In a sit-down with British Vogue, the Dune actor, 25, spoke about going to therapy and recommended everyone to give it a try as well.

“Of course I go to therapy. I mean, if anybody is able to possess the financial means to go to therapy, I would recommend they do that. I think it’s a beautiful thing,” said the Euphoria actor.

“There’s nothing wrong with working on yourself and dealing with those things with someone who can help you, someone who can talk to you, who’s not your mom or whatever. Who has no bias,” said the former Disney star.

The actor also spoke about how the COVID-19 pandemic and the lockdown that subsequently followed led her towards feeling persistent existential sadness.

“[It was the] first kind of taste of sadness where you wake up and you just feel bad all day, like what the [expletive] is going on? What is this dark cloud that’s hovering over me and I don’t know how to get rid of it, you know?”

Click here to read the full article on The News International.

FREE Online Class Series on Fighting Diabetes with Food

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group of women enjoying plant-based foods together

Learn how plant-based foods can help improve blood sugar, lose weight, control blood pressure, and more at a free online class series!

Join doctors, dietitians, nurses, chefs, health coaches, people who have reversed their diabetes, and other experts for ongoing live and on-demand classes.
 
 

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How Paralympic Wheelchairs and Prostheses Are Optimized for Speed and Performance

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Japan’s Yui Kitama (left) shoots during the first quarter of a women’s wheelchair basketball preliminary-round game against the U.K. at the Tokyo Paralympics at Musashino Forest Sport Plaza on August 26, 2021. Credit: Getty Images

By Sophie Bushwick, Scientific American

As audiences across the world tune in to the Tokyo 2020 Paralympic Games, they will see athletes using an impressive array of high-tech prosthetic limbs, wheelchairs and other assistive technology. These devices bear little resemblance to those for everyday use—and vary a great deal from sport to sport.

“We design sporting equipment to get the best possible performance based upon the constraints and needs of that sport,” explains Bryce Dyer, a sports technologist at Bournemouth University in England, who develops prostheses for athletes with disabilities.

For example, blade-style prostheses—which are springy to better store and release energy—have become well known in track-and-field events. But people with lower-limb amputations who compete in cycling events have to perform a different type of motion at much higher velocities, so their prosthetic limbs have different requirements. “One of the greatest forces that slow you down when you get above a certain speed is that of aerodynamic drag. And the more drag there is, the more effort you have to apply to try and mitigate for and overcome it,” Dyer explains. The legs of nondisabled people are “not particularly aerodynamic; they’re not designed for that task. But a cycling prosthesis, we can design it that way.” He has created such items with a flat middle section in place of the lower leg. “We can make it very, very thin,” Dyer says, “almost like an aircraft wing—razor-blade thickness—to slice through air [and] reduce or remove any turbulence from it.” For cycling limbs, this flat section is oriented so the thin edge faces forward, as opposed to blade prostheses for running, in which the broad side does so.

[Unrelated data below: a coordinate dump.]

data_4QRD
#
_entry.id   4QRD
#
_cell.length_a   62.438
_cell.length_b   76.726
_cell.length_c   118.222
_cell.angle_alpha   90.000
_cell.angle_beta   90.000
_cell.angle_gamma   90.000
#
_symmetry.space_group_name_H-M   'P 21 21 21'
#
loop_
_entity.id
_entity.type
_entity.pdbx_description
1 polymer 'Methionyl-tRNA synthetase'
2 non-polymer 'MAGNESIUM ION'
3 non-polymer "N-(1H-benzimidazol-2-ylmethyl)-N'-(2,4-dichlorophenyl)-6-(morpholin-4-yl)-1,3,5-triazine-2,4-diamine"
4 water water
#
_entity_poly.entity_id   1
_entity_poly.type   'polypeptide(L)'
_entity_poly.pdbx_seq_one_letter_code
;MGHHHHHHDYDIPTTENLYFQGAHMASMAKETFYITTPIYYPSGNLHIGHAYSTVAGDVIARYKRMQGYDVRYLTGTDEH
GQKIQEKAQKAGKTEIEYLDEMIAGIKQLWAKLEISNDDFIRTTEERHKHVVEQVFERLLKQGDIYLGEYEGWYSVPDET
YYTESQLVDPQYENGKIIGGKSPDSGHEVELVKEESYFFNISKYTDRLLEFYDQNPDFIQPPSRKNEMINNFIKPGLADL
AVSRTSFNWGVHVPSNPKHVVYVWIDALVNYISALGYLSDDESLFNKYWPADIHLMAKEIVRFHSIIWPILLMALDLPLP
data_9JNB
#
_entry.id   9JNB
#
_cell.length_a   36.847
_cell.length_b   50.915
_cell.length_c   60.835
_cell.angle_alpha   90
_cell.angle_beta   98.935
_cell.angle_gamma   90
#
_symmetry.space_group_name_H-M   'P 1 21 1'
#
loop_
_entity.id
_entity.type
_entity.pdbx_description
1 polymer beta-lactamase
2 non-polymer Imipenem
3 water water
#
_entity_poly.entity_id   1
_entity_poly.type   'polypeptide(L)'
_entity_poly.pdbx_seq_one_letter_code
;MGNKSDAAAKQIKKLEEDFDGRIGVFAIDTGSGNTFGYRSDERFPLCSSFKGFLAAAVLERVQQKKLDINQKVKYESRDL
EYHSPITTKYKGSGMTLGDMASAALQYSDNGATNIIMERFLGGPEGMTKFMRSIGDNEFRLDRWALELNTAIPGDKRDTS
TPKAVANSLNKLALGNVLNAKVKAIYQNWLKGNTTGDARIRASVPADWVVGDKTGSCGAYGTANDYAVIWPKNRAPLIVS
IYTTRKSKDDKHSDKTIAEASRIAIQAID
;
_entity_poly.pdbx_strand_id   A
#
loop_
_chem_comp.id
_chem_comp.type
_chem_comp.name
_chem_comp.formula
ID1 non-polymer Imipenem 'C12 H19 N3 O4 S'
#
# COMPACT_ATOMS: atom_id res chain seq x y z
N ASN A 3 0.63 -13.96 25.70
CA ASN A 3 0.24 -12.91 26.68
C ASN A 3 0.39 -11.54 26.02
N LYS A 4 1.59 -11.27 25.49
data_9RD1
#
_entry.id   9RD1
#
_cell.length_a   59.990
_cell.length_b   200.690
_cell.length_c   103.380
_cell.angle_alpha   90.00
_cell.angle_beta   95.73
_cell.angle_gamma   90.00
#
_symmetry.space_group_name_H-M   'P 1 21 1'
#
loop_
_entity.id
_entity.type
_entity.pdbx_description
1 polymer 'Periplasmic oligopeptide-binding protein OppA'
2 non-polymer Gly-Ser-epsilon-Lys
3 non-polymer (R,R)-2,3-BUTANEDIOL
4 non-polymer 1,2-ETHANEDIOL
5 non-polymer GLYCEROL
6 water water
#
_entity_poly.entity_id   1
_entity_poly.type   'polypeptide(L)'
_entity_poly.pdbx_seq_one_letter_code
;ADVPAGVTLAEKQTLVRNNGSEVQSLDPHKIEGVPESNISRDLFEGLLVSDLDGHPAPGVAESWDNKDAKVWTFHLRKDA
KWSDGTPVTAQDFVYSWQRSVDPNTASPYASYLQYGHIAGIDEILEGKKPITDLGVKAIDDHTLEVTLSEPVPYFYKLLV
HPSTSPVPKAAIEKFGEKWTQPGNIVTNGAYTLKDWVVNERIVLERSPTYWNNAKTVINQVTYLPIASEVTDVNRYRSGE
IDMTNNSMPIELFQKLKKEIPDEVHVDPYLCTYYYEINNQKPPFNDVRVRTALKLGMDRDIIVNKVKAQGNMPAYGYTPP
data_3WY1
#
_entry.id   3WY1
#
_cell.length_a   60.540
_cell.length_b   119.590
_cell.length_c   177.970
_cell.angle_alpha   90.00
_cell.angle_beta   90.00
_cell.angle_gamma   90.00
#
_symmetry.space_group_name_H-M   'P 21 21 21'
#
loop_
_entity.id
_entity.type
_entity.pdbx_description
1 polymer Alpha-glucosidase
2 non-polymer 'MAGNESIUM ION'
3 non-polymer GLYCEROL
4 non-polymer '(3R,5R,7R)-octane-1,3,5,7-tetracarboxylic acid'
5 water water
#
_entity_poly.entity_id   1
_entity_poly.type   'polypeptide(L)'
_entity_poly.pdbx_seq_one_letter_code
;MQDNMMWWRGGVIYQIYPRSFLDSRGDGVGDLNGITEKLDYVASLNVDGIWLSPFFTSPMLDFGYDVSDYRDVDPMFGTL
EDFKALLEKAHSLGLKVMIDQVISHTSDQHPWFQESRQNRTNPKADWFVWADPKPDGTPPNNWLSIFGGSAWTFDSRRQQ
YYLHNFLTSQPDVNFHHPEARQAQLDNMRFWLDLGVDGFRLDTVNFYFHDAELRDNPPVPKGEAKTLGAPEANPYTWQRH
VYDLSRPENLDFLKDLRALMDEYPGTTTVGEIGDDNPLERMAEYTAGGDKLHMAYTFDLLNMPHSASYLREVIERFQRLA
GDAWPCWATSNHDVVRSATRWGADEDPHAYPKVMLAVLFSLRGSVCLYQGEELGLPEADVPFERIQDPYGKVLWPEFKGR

Wheelchairs for different sports also vary widely, although they share some similarities. Many are built from high-tech materials, such as carbon fiber, that make them both strong and lightweight. They often include rubber-coated wheel-turning grips that athletes grab with gloved hands to maximize friction. But beyond that, the designs diverge. In wheelchair fencing, for example, the wheels are locked into place while athletes strike and dodge from set positions. So fencing chairs are equipped with leg straps and sturdy handles that help the athlete stay solidly seated. And many have a lower than usual back to enable more upper-body movement.

The basic shape of a fencing chair still looks a lot like that of an everyday wheelchair. But this is not at all the case with racing chairs, which are built for high speeds. A third wheel in the front of such a device enables a low, elongated shape, which works optimally with the athlete’s position: kneeling and leaning forward. Spoked wheels are usually swapped out for smooth disks that generate less air turbulence, reducing the effort required to move at high speeds.

For sports that require more maneuverability, yet another design element is required. “Your tires or your wheels are actually slanted,” says retired American wheelchair basketball player Becca Murray, who has participated in three Paralympic Games and won gold at two of them. “And the dynamic of that is that it helps you be faster, and you’re able to turn quicker on the dime, whereas your everyday chair—it doesn’t let you turn as sharp.” Additional wheels on the back of the chair also help with these speedy turns and add stability. But such chairs do sometimes tip over, so designs must be sturdy. This is also why athletes wear straps or belts across their hips and legs. “If you were to fall over, you want to be able to just get right back up,” Murray says. “So you want your wheelchair to stay attached to you, almost like you’re one with the wheelchair.”